But no, we don't get a $7500 tax credit. We have no federal program, but there are provincial ones. Here in BC, I can get $5000 directly off the top (so that's $5600 after taxes) and if I qualify (I do) I can get another $6000 rebate by scrapping a junker car (there are a ton of requirements so careful planning required). In Ontario, they get $14,000 but I'm not sure if that's pre or post tax and/or if it varies by model, etc. I believe Quebec has a program too.

I'll take my $11k over a $7500 tax credit any day! As a small business owner I can't remember the last year that I've personally had a tax burden large enough to take advantage of that.

Another considerable difference between Canada and the US is simply market size and competition. You guys routinely talk about how much you got off MSRP... that just doesn't happen here yet for EVs. The best I can hope to do is to get them to NOT screw me with fake "documentation" fees and various upselling items.
 

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I don't really think its useful to include rebates/credits because those apply differently to different people.

But no, we don't get a $7500 tax credit. We have no federal program, but there are provincial ones. Here in BC, I can get $5000 directly off the top (so that's $5600 after taxes) and if I qualify (I do) I can get another $6000 rebate by scrapping a junker car (there are a ton of requirements so careful planning required). In Ontario, they get $14,000 but I'm not sure if that's pre or post tax and/or if it varies by model, etc. I believe Quebec has a program too.
The Ontario rebate is post tax, so equivalent to $12,400 pre-tax. Another advantage is the dealer does all the paperwork and applies the rebate to your purchase, rather than needing to wait till tax time.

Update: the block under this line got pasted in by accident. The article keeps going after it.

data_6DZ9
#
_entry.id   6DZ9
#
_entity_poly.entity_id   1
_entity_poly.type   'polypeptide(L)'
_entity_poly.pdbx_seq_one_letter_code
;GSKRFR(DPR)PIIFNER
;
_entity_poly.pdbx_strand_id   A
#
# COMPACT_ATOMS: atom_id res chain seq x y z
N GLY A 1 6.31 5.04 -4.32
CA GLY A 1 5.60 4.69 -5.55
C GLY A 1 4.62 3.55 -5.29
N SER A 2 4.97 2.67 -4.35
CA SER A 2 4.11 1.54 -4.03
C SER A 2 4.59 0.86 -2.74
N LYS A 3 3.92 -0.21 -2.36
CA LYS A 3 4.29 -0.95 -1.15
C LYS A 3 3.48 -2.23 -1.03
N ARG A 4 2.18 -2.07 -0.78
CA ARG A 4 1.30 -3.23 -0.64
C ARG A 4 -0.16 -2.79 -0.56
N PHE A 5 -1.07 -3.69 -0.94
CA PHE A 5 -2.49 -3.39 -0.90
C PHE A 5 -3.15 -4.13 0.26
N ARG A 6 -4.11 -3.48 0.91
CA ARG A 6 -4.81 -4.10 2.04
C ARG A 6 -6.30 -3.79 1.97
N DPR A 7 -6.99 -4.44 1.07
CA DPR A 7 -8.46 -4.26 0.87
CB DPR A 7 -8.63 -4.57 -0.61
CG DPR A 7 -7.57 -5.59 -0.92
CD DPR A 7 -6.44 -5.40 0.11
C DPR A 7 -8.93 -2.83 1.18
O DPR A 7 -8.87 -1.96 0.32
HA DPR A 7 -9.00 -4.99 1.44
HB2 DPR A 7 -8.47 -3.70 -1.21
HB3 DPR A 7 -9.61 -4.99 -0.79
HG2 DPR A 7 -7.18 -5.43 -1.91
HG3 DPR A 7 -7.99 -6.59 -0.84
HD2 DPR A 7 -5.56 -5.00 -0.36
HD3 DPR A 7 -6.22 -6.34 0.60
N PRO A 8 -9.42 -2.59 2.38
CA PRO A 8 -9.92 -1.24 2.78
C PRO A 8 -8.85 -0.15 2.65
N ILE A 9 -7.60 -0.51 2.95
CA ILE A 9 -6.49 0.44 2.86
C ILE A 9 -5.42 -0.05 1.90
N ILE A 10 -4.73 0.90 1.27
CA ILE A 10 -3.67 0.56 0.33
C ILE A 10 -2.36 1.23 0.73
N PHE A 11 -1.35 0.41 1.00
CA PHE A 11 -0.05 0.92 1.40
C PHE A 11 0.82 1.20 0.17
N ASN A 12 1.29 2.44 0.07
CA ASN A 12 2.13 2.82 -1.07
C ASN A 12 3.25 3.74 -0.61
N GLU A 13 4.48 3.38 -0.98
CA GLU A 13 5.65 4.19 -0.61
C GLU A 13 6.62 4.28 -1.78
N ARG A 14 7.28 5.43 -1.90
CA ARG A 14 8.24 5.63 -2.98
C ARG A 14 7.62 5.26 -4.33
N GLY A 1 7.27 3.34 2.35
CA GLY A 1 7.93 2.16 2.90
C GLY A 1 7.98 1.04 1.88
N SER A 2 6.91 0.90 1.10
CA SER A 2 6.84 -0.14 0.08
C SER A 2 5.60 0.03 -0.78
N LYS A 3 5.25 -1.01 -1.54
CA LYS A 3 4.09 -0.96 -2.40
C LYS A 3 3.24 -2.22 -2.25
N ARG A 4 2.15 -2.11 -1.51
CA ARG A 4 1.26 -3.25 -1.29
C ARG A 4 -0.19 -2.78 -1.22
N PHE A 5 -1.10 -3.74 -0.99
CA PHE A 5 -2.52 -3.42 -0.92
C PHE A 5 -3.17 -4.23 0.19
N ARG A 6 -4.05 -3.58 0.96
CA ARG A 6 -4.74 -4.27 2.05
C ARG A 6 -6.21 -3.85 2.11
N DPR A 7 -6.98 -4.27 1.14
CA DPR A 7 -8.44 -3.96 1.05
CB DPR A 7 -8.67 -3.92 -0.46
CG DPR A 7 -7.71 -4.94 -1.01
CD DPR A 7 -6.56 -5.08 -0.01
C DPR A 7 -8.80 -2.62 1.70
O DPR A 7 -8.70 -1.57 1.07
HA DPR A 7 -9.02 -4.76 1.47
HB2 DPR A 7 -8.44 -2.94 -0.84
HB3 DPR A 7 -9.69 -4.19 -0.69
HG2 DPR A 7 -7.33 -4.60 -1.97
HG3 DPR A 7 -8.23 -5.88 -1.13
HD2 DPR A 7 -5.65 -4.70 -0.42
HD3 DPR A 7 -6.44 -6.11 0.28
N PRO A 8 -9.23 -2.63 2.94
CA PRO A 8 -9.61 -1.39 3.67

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Discussion Starter #6 (Edited)
Wouldn't it be equivalent to... $12000? If it were pre-tax, then it would effectively be higher (like our net benefit is $5000 + 12% = $5600), but post tax doesn't mean you get less... you get what you get.

If price is $50000 then after tax you would have paid $56500, from which they remove $12000. Right?


Anyway. In BC the dealership handles the $5000 (pre-tax) CEV rebate. The $6000 (post-tax) ScrapIt rebate is the customer's paperwork and is done after the deal so there is some risk of not getting it.
 

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Wouldn't it be equivalent to... $12000? If it were pre-tax, then it would effectively be higher (like our net benefit is $5000 + 12% = $5600), but post tax doesn't mean you get less... you get what you get.

If price is $50000 then after tax you would have paid $56500, from which they remove $12000. Right?


Anyway. In BC the dealership handles the $5000 (pre-tax) CEV rebate. The $6000 (post-tax) ScrapIt rebate is the customer's paperwork and is done after the deal so there is some risk of not getting it.
Unless I misunderstand you, Not right - you pay your HST etc. then get $14,000 back. I imagine you can sign this over to the dealer as part of the transaction, but I paid up front and rec'd a cheque from Ontario for the amount of the rebate. (~ $8,000 at the time)

If you still want to ride the gravy train, then apply for the EVSE credit.

The amount is calculated on the battery size. Any real EV available these days get the full amount.